A Family History of Heart Disease Doesn’t Have to Be Your Future

Written by yvonnethornton on May 21st, 2012

Heart disease is a growing problem in America.  It is the leading cause of death in both men and women, and is even more of a problem for African Americans.  For many Americans the tendency towards heart disease runs in the family, and with their fast food addiction and sedentary lifestyles, the risk only increases.  Just because you may have a history of heart disease in your family though, doesn’t mean it’s a fate you have to suffer.

Jennifer Sedbrook, an OSF Cardiovascular Service Line Leader, says that “We can control all but two of the factors that affect heart disease; family history and age.”  OSF (Order of St. Francis) Healthcare is a nonprofit Catholic health care corporation that operates a medical group, hospital system, health plan, and other health care facilities in Illinois and Michigan.  According to OSF, There are other important factors which can also increase our risk though, and those include our BMI, or body mass index, blood pressure, cholesterol, and weight.  It’s important to be aware of your body and to know each of these numbers, so that if there is a change, you can alert your doctor.  Additionally, if you know your body mass index and, consequently, weight are not where they should be, you can be proactive.  By eating healthy and committing to a regular exercise routine, you can drastically reduce your risk of heart disease.  This, along with controlling the amount of stress in your life, will decrease your cholesterol and blood pressure.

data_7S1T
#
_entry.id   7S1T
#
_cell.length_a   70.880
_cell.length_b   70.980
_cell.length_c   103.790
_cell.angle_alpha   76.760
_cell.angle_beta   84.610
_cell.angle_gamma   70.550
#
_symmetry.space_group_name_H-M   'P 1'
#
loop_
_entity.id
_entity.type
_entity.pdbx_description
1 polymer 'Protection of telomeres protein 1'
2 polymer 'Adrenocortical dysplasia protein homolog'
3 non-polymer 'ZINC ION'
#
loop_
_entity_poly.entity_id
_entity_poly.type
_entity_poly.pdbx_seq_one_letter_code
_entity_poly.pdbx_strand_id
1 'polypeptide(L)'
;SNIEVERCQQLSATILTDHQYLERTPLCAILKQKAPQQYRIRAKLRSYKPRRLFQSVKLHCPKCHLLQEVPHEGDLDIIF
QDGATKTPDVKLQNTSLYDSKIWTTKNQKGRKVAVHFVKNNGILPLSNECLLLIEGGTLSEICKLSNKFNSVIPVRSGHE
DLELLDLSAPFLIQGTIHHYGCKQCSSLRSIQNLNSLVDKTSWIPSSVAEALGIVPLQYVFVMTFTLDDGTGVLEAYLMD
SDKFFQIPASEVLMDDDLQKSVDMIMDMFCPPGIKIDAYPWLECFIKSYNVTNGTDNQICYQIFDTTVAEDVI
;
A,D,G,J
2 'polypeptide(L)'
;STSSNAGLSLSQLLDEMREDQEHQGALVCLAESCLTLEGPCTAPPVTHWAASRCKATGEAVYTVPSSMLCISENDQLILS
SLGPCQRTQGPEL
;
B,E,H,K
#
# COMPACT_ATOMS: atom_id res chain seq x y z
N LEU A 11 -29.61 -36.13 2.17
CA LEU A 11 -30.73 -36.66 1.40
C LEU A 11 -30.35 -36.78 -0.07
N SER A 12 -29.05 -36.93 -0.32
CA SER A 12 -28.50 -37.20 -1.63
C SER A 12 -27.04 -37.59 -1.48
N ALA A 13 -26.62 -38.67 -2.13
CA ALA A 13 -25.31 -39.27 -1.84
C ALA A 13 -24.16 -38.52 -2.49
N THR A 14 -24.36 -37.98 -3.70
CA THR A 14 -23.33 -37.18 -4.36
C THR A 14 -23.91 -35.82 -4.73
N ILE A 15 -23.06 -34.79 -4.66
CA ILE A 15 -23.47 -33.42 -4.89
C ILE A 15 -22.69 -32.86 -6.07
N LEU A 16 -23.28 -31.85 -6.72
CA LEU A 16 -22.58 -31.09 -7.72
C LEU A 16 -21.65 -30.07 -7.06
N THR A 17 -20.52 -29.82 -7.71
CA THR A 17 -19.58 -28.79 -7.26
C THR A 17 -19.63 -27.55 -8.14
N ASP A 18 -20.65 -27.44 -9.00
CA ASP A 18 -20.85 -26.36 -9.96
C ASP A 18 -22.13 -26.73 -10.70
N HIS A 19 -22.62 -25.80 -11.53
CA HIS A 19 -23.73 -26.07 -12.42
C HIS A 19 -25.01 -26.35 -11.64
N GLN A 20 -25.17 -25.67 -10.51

Ann Ripsom, one woman in a family of 7 siblings, has lowered her own risk factors by quitting smoking, joining Weight Watchers, and getting regular check-ups with her doctor.  She decided to get involved with the OSF Women’s Heart Ambassadors after losing three of her brothers to heart disease.  Three of her other siblings have also suffered from major heart issues.  Despite such an intense family history of heart problems, Ann does not show signs of the disease and is working to help others decrease their factors too.  She says that the most important thing to do is to take control of your risk factors and do not ignore signs your body may be giving you. In addition, people need to know the various symptoms of a heart attack, which can include chest pain, jaw pain, pain in either arm, nausea, sweating, disorientation, and fatigue.

More than 616,000 people died of heart disease in 2008 alone.  That accounted for 25% of the deaths in America that year.  By becoming educated about your risk factors, these kinds of deaths can be prevented.  Knowing this information and taking steps toward prevention is the most important thing you can do.  So find out what your numbers are, start eating healthy, and above all, get active.  Don’t let your family’s history determine your future.

– Yvonne S. Thornton, M. D., M. P. H.





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